Clean Technology & Renewable Energy Division Winner

Supreme Energy Products
Clean Technology & Renewable Energy Division Winner

The way builders construct homes hasn’t changed radically in decades. But if Tadd Johnson and Adam Hegland have their way, the construction industry is in for a big shift. Long-time residential builders and remodelers, the partners developed a radically new way to make homes and commercial buildings more energy efficient. 

They spent more than two years fine-tuning their home-insulating Energy Max Panels, comprised of a higher-denisity version of the material used to make coolers. What’s interesting is where the panels are installed—on the outside of the stud walls instead of the inside. Builders install the panels on floors, walls, and ceilings and then seal the seams with foam, slashing energy costs 50 percent to 70 percent, Johnson says. 

The traditional way to build involves framing a house and its interior walls; covering the stud walls with plastic sheeting, which acts as a vapor barrier; and filling a six-inch cavity with fiberglass insulation. It all gets covered with house wrap and dry wall. Problem is, the cavity traps moisture that can spawn mold, especially because houses are being built “tighter” in pursuit of energy efficiency. Additionally, the insulation degrades and loses its effectiveness over time. 

That’s why Hegland and Johnson devised the concept of insulating just beneath a house’s exterior material—like vinyl, wood, composite siding, or stucco. Their panels are made of expanded polystyrene, which has low thermal conductivity and doesn’t allow heat or cold to move through it.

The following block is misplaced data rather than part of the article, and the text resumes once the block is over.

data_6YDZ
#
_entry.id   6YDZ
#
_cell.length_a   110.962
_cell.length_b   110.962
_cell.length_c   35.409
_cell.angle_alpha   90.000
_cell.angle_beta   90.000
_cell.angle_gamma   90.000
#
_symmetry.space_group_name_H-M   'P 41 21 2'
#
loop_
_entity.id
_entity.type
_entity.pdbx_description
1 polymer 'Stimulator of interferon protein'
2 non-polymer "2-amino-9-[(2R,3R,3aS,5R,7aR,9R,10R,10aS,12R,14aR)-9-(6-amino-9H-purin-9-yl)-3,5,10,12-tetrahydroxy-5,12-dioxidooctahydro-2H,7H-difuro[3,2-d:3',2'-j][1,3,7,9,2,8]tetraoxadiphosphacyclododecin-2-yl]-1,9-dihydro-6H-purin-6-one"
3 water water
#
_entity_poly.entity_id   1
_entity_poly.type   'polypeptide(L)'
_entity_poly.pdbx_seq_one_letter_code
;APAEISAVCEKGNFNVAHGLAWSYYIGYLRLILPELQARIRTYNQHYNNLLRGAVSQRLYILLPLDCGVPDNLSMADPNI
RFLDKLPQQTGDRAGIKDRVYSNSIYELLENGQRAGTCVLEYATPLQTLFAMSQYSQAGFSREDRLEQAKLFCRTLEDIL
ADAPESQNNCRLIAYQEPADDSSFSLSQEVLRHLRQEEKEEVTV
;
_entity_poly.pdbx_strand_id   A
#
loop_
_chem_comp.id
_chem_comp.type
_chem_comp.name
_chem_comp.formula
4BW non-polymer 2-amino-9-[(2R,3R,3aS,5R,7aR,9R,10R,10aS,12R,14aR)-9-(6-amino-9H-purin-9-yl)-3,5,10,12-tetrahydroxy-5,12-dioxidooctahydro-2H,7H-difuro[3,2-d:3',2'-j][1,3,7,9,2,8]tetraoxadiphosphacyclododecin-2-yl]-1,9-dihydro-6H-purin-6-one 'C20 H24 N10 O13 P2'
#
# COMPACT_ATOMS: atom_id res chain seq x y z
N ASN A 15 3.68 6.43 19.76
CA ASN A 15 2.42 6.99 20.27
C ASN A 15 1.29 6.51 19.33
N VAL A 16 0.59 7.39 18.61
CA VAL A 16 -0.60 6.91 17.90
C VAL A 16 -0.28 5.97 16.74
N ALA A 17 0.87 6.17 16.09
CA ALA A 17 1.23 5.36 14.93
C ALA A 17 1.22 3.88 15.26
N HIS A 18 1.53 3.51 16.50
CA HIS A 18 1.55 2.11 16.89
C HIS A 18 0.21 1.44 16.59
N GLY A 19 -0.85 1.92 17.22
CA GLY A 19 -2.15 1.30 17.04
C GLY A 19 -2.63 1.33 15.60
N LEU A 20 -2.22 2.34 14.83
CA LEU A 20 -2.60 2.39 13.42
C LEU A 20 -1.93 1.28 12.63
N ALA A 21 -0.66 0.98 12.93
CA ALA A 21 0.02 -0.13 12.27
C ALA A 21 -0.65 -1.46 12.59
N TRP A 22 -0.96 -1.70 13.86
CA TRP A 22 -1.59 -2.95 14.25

“You can only get so much performance out of fiberglass insulation and vapor barriers, and it opened our eyes to the inefficiencies of how people have built for the last 30 years,” says Johnson, co-owner of Lakeland Custom Remodeling and Contracting in Lakeville. The partners initially planned to just use Energy Max to Lakeland’s advantage, but then they kept hearing from industry professionals that it was “game-changing” technology. That convinced them to incorporate as Supreme Energy Products in 2010 to sell their patent-pending product. 

While working their building jobs, they opened their new business in Cannon Falls. They aim to reduce energy use in the United States, where buildings account for 42 percent of energy consumed.

Johnson and Hegland believe they have some iron-clad selling points: In addition to the panels’ energy efficiency, the material also is recyclable, reclaimable, and mold-resistant. Builders save time and money from the panels because they don’t need to complete the four-step interior insulating process; without a six-inch stud cavity, they can use less expensive 2x4s instead of 2x6s. 

Johnson says that even if Supreme Energy Products captures just 0.75 percent of the U.S. residential market within the next five years, it will generate $73 million in gross revenue. “We don’t have to capture that much market share for our numbers to be huge,” he says. “We’re replacing the vapor barrier, and we’re also capturing their market share. Same with fiberglass. We wrap it all into our product.”

Those estimates don’t include the commercial market, which the partners also plan to enter. Commercial building could be quite lucrative, where projects might involve 800 sheets of Energy Max compared to 250 to 300 sheets on a home. 

Supreme Energy Products is well on its way to getting its panels into the commercial and residential marketplace thanks to its Minnesota Cup division win, says Johnson. The company now has funds to get certifications and guide specs written so that architects can specify Energy Max on their blueprints.

“I know it’s a cliché, but we want to revolutionize the construction industry,” Johnson says. “Now we have a product that saves time, it’s cost-effective, and it has multiple advantages. We feel we have a game-changer.”